With the longstanding perception of football players as “tough guys” and the stigma that still surrounds mental health issues, Jamal Adams should be commended for acknowledging his bout with depression.
The Seahawks safety recently joined Patrick Peterson and Bryant McFadden on the All Things Podcast where he revealed a battle with depression during his time with the Jets.
“I fought depression in New York, and I’m man enough to say it” Adams told Peterson and McFadden. “There’s been so many times where I’ve come home after a loss, a tough loss and just sat in my room in the dark. No phone, no TV. And (my dad) would walk in and be like, ‘hey man, you alright?’
“He hated to see me like that. It killed my pops so much, I come to find out he was calling my agent at the time and saying, ‘hey man, I don’t like seeing my son like this, I need him out of this situation.’ “
According to Adams it was the Jets losing, their culture and even a lack of interpersonal skills from former general manager Mike Maccagnan that may have contributed to his battle with depression. Adams did add that he didn’t believe Maccagnan’s actions were intentional, but the former Jets safety was still bothered by the lack of leadership from the person in charge.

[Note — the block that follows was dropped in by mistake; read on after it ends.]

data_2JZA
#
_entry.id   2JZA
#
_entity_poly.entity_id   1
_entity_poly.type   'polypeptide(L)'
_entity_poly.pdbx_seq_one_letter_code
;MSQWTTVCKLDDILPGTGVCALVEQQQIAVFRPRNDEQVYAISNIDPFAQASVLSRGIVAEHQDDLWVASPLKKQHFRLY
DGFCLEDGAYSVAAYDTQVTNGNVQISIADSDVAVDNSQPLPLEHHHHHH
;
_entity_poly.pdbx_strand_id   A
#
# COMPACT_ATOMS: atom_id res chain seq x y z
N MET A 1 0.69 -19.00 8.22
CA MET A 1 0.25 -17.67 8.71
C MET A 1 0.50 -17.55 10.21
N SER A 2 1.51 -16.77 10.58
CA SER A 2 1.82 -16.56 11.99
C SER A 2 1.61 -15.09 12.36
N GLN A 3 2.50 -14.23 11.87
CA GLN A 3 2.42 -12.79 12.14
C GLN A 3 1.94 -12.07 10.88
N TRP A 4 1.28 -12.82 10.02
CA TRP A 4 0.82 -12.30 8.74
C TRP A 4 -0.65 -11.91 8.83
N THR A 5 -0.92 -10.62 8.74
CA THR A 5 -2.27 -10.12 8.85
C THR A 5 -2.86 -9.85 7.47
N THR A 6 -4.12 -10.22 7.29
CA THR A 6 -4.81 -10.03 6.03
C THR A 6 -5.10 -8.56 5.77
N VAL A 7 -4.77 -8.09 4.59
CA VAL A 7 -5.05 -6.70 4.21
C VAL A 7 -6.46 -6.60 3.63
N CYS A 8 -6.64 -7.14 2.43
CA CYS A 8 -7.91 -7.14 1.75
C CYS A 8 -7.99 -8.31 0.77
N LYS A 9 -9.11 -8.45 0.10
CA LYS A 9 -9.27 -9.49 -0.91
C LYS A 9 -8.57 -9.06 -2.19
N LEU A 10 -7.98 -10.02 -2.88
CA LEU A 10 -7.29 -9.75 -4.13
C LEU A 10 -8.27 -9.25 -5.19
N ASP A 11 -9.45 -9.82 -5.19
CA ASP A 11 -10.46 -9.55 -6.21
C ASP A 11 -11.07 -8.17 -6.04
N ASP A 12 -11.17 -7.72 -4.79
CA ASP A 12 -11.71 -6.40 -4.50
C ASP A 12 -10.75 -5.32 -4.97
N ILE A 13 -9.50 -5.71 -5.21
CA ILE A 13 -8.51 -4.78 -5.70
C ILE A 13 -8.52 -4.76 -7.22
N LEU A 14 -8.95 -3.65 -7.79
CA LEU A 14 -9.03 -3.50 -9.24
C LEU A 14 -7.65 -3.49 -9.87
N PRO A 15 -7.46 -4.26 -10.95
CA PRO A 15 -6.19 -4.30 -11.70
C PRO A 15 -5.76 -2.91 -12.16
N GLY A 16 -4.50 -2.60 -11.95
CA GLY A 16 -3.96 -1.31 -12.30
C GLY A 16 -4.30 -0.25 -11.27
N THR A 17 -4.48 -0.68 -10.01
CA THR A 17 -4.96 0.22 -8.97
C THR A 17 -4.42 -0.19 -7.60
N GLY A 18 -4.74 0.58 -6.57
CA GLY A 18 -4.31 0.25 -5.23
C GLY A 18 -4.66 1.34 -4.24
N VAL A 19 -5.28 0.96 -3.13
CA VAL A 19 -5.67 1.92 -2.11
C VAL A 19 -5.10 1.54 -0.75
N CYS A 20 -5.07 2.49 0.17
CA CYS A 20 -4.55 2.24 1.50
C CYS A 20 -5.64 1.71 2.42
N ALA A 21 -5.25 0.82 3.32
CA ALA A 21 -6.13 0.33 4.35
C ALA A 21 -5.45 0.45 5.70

Adams’ admission came after his mental health was questioned by WFAN morning co-host Boomer Esiason a few months ago. Shortly after Adams was dealt by the Jets to Seattle, Esiason recklessly connected the safety’s desire to get out of New York with bipolar disorder.
“Jamal is a great football player,” Esiason said on WFAN in August. “I don’t know if he’s a bipolar person. I don’t know what other issues he may have in his life, but what he did here with the Jets was an absolute disgrace.”
After Dak Prescott admitted he struggled with depression during the offseason, FS1 host Skip Bayless belittled the Cowboys quarterback for what he considered to be “weakness.” Prescott lost his brother to suicide in April, and combined with a global shift because of the COVID-19 pandemic, life took a toll on the quarterback.
“You know and I know, this sport that you play, it is dog eat dog,” Bayless said during a September episode of Undisputed. “It is no compassion. No quarter given on the football field. If you reveal publicly any little weakness, it can affect your team’s ability to believe in you in the toughest spot.”
Those claims make it difficult to end the stigma surrounding mental health. But despite accusations that he is bipolar and despite seeing Prescott get criticized for speaking up about his depression, credit Adams for his willingness to open up about mental health.